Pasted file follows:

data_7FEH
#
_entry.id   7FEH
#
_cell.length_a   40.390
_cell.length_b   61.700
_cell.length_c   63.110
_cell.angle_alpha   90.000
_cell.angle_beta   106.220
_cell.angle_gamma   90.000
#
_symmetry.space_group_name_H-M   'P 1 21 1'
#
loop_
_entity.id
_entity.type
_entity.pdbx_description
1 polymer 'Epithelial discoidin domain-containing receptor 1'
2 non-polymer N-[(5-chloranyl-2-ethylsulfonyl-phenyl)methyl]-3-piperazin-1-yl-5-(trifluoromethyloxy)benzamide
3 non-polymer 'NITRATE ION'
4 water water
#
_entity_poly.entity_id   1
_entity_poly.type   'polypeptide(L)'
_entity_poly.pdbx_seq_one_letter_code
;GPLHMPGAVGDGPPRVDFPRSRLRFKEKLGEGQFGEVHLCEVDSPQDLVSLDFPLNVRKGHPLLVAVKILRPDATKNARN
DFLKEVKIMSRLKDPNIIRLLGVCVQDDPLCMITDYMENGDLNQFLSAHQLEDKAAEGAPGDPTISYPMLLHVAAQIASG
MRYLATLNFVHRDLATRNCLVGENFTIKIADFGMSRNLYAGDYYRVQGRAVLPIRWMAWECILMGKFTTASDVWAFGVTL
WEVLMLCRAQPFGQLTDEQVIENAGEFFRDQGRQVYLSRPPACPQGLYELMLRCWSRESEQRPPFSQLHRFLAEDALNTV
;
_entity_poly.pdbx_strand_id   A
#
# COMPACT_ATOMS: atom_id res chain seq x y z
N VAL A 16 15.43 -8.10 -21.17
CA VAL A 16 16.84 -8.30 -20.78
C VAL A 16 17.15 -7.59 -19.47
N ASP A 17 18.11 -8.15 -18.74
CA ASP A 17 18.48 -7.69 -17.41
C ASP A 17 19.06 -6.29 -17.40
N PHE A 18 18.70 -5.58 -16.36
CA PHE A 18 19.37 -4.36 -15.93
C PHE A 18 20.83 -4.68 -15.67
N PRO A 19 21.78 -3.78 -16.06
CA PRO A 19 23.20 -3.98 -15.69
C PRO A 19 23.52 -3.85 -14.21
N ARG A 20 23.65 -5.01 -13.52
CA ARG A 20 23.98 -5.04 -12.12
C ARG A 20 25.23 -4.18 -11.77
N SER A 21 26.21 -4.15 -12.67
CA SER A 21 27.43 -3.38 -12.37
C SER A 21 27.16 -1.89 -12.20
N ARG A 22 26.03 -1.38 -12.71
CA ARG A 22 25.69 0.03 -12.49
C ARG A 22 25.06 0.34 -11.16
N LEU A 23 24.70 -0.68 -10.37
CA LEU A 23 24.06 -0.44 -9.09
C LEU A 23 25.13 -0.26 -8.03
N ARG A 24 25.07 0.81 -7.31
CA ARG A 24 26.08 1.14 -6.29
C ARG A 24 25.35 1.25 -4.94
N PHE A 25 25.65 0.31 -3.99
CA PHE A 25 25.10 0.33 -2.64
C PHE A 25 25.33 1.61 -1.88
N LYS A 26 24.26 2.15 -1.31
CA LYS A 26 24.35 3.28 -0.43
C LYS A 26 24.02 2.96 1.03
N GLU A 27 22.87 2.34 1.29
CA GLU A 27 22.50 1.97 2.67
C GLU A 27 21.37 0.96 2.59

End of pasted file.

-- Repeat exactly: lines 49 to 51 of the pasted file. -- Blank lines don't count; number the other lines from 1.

N SER A 21 26.21 -4.15 -12.67
CA SER A 21 27.43 -3.38 -12.37
C SER A 21 27.16 -1.89 -12.20